Pork Products, Potatoes, Random Thoughts, Seafood, Soup

Land and sea.

When I was a kid, we ate most family meals at home. My mom worked – like most women today – and, every day upon coming home from the local junior high, she’d pull ingredients from the refrigerator and pantry and start making dinner Some nights, we’d have American classics like roast chicken, beef stew, or spaghetti with meat sauce. Other nights, we’d have favorite Taiwanese dishes like soy braised pork with boiled eggs, or steamed fish with black bean sauce. And once in a while, we went out.

There weren’t a lot of dining options in the western suburbs of Milwaukee in the 70s and 80s, short of pizza, burgers, and family-style restaurants. My favorite place was Marty’s Pizza, which turned out enormous pizzas in rectangular pans, cut into squares. I ate it with friends at birthday parties and after high school football games, and there was something about the shallow-crusted pie, with its sweetish sauce and nuggets of Italian sausage, overlaid with bubbling, browned mozzarella, that was irresistible. Part of the lure of Marty’s was the fact that my parents would never take us there, for reasons they never explained – a family feud, perhaps, or a grudge against Marty? If my family went out for pizza, it would be to Shakey’s – where buffet stations entreated us to “Take all you want, but please eat all you take.” Shakey’s – which no longer survives in Milwaukee but as I understand it can still be found in parts of the South and West, and inexplicably the Philippines – seemed exotic in its own way, as round pans bearing thin, crisp-crusted pies would empty and reappear on the buffet stand, alongside fried chicken and battered Mojo potato rounds. Shakey’s had a sort of Olde English theme going, corrupted by pizza-parlor checked tablecloths and player pianos, and from time to time you would notice a wooden sign on the wall, reading “Ye Olde Notice,” that would inform the customer of its check acceptance policy or the superior quality of the pizza.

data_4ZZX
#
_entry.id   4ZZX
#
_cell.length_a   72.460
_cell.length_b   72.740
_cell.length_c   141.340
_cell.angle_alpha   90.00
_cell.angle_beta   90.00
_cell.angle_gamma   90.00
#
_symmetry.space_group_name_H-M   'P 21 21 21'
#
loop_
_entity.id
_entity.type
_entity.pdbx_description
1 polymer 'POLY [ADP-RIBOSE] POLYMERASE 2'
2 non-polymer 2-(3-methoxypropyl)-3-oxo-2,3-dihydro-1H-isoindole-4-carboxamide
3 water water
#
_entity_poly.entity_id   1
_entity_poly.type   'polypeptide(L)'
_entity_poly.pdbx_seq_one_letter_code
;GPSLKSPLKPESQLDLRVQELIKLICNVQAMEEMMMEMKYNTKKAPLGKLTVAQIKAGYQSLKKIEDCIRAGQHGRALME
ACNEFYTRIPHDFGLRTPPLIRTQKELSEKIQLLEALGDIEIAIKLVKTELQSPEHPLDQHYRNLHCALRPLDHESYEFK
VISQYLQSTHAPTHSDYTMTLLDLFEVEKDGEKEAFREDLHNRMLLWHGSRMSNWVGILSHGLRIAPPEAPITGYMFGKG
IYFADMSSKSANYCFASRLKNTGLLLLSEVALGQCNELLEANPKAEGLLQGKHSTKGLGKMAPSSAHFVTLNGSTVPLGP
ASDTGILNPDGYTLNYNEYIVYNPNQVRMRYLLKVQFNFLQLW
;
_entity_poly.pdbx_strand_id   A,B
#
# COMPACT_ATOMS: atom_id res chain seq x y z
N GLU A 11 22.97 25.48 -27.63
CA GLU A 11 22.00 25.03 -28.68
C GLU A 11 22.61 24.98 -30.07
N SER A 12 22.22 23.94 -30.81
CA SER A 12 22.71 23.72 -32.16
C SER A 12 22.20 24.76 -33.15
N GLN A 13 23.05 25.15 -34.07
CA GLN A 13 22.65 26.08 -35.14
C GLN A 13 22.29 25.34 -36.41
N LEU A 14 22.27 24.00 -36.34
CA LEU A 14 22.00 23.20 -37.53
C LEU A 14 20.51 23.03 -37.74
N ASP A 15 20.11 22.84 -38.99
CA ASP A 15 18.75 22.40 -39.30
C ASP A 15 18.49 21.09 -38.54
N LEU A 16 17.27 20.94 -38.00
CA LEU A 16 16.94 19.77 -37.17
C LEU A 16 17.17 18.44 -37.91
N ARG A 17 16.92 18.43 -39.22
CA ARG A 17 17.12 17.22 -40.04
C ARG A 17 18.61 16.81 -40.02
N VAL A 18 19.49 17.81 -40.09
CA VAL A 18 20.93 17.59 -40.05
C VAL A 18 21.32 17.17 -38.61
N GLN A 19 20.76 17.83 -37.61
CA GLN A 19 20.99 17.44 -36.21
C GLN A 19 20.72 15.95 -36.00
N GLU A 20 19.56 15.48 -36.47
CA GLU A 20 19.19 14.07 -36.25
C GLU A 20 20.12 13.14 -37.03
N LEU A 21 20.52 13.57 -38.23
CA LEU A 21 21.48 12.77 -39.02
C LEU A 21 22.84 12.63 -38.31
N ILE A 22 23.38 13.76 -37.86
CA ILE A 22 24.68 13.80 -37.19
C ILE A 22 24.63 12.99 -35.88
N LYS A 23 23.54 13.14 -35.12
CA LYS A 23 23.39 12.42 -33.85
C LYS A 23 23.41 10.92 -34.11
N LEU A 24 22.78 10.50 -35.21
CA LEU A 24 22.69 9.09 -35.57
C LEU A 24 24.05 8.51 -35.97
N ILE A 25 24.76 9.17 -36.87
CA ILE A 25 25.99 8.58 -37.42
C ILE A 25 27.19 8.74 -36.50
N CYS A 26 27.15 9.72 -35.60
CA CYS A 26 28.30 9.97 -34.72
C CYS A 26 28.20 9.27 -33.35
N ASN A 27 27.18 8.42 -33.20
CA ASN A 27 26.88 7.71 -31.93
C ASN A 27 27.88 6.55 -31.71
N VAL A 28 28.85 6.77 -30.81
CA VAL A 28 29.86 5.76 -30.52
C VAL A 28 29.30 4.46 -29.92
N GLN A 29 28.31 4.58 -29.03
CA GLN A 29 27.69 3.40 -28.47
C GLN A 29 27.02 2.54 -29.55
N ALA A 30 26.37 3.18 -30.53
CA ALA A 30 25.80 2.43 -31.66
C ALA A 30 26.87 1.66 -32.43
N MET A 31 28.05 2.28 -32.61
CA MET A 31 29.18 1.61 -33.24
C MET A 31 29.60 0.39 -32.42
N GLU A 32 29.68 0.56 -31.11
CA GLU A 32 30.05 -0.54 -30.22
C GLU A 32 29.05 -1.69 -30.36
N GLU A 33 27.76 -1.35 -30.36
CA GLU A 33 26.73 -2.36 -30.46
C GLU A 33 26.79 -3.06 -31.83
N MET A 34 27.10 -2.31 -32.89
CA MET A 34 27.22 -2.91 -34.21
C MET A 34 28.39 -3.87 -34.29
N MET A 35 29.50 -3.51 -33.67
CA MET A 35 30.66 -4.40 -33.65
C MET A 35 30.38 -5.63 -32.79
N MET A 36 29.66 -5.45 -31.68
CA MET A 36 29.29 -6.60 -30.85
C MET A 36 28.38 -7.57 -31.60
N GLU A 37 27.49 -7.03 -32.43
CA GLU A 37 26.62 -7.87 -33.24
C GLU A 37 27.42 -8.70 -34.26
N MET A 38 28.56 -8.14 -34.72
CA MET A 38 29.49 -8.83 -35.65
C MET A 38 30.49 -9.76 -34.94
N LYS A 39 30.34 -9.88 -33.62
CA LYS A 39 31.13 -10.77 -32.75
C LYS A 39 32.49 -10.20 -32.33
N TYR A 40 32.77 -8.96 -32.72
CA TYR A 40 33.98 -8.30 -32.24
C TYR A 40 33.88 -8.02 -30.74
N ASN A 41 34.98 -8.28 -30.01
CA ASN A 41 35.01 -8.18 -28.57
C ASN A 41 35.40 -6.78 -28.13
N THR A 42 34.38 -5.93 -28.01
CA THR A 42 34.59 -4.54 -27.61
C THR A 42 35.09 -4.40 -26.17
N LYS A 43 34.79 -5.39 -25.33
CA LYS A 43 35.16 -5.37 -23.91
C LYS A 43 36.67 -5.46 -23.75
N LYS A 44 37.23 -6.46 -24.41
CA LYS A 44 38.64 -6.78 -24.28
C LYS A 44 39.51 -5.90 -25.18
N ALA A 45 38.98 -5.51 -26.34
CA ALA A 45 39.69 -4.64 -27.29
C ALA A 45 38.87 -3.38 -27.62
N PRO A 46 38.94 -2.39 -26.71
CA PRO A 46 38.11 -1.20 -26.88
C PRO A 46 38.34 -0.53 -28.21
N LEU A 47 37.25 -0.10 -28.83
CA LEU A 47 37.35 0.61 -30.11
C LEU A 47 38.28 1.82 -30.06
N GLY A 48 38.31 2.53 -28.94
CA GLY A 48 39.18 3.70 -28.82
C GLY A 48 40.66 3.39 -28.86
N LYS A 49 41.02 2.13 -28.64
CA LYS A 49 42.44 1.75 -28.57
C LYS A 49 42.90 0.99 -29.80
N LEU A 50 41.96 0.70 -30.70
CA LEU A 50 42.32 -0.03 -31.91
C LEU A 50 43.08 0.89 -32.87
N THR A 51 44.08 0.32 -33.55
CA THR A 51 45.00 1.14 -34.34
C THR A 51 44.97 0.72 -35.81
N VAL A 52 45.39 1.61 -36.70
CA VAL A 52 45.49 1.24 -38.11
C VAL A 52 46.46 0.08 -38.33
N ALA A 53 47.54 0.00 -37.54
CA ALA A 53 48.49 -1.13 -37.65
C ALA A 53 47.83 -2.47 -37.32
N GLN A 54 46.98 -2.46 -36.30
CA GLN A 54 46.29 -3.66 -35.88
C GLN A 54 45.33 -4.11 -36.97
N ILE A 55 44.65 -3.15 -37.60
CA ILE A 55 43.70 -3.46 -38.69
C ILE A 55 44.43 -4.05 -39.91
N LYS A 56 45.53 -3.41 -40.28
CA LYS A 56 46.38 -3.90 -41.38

Once in a while, my parents’ appetites for lobster and crab took us to Red Lobster. While they cracked open lobster claws to dip in drawn butter with lemon, I invariably dined on the clam chowder. I was a picky kid, and my parents – rather than wasting the $15.99 on a frighteningly large pile of snow crab legs I’d probably just push around the plate – went with the safe bet. Having eaten many a can of Campbell’s New England Clam Chowder, I could be counted on to enjoy a cup of Red Lobster’s chowder and a baked potato, heavy on the sour cream and butter. At some point in the meal, I usually proclaimed the chowder to be “excellent” and called for a second cup, to be eaten with as many cellophane packets of oyster crackers as I could charm off the waiter.